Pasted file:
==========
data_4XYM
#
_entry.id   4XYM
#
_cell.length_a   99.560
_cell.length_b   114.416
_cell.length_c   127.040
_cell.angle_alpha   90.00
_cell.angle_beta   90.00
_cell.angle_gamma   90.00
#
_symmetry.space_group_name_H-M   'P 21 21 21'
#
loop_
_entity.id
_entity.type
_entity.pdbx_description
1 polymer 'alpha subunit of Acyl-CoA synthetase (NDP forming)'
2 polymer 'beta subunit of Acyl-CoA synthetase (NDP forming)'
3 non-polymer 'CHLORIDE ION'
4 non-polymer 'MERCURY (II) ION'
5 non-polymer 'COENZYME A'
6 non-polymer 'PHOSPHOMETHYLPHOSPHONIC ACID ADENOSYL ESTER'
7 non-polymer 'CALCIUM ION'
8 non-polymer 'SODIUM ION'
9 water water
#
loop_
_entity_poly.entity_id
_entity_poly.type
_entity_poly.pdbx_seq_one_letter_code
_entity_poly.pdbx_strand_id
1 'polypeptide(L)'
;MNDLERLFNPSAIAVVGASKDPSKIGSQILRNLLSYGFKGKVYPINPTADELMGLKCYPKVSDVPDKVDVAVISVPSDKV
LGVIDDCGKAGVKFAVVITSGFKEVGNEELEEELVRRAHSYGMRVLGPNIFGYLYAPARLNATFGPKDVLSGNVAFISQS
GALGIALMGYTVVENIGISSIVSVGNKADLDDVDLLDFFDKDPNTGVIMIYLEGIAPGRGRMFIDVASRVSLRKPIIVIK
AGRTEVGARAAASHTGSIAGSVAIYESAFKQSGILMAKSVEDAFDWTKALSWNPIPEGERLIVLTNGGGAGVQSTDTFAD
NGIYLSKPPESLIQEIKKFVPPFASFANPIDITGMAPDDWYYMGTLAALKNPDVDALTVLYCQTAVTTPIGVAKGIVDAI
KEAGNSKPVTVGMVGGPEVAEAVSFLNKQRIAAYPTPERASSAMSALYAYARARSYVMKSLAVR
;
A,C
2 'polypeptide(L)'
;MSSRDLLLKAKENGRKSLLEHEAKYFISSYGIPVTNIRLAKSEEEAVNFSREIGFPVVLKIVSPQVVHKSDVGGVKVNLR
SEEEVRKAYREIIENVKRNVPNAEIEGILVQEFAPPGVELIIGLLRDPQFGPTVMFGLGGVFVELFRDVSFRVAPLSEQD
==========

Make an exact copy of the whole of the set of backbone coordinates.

data_4XYM
#
_entry.id   4XYM
#
_cell.length_a   99.560
_cell.length_b   114.416
_cell.length_c   127.040
_cell.angle_alpha   90.00
_cell.angle_beta   90.00
_cell.angle_gamma   90.00
#
_symmetry.space_group_name_H-M   'P 21 21 21'
#
loop_
_entity.id
_entity.type
_entity.pdbx_description
1 polymer 'alpha subunit of Acyl-CoA synthetase (NDP forming)'
2 polymer 'beta subunit of Acyl-CoA synthetase (NDP forming)'
3 non-polymer 'CHLORIDE ION'
4 non-polymer 'MERCURY (II) ION'
5 non-polymer 'COENZYME A'
6 non-polymer 'PHOSPHOMETHYLPHOSPHONIC ACID ADENOSYL ESTER'
7 non-polymer 'CALCIUM ION'
8 non-polymer 'SODIUM ION'
9 water water
#
loop_
_entity_poly.entity_id
_entity_poly.type
_entity_poly.pdbx_seq_one_letter_code
_entity_poly.pdbx_strand_id
1 'polypeptide(L)'
;MNDLERLFNPSAIAVVGASKDPSKIGSQILRNLLSYGFKGKVYPINPTADELMGLKCYPKVSDVPDKVDVAVISVPSDKV
LGVIDDCGKAGVKFAVVITSGFKEVGNEELEEELVRRAHSYGMRVLGPNIFGYLYAPARLNATFGPKDVLSGNVAFISQS
GALGIALMGYTVVENIGISSIVSVGNKADLDDVDLLDFFDKDPNTGVIMIYLEGIAPGRGRMFIDVASRVSLRKPIIVIK
AGRTEVGARAAASHTGSIAGSVAIYESAFKQSGILMAKSVEDAFDWTKALSWNPIPEGERLIVLTNGGGAGVQSTDTFAD
NGIYLSKPPESLIQEIKKFVPPFASFANPIDITGMAPDDWYYMGTLAALKNPDVDALTVLYCQTAVTTPIGVAKGIVDAI
KEAGNSKPVTVGMVGGPEVAEAVSFLNKQRIAAYPTPERASSAMSALYAYARARSYVMKSLAVR
;
A,C
2 'polypeptide(L)'
;MSSRDLLLKAKENGRKSLLEHEAKYFISSYGIPVTNIRLAKSEEEAVNFSREIGFPVVLKIVSPQVVHKSDVGGVKVNLR
SEEEVRKAYREIIENVKRNVPNAEIEGILVQEFAPPGVELIIGLLRDPQFGPTVMFGLGGVFVELFRDVSFRVAPLSEQD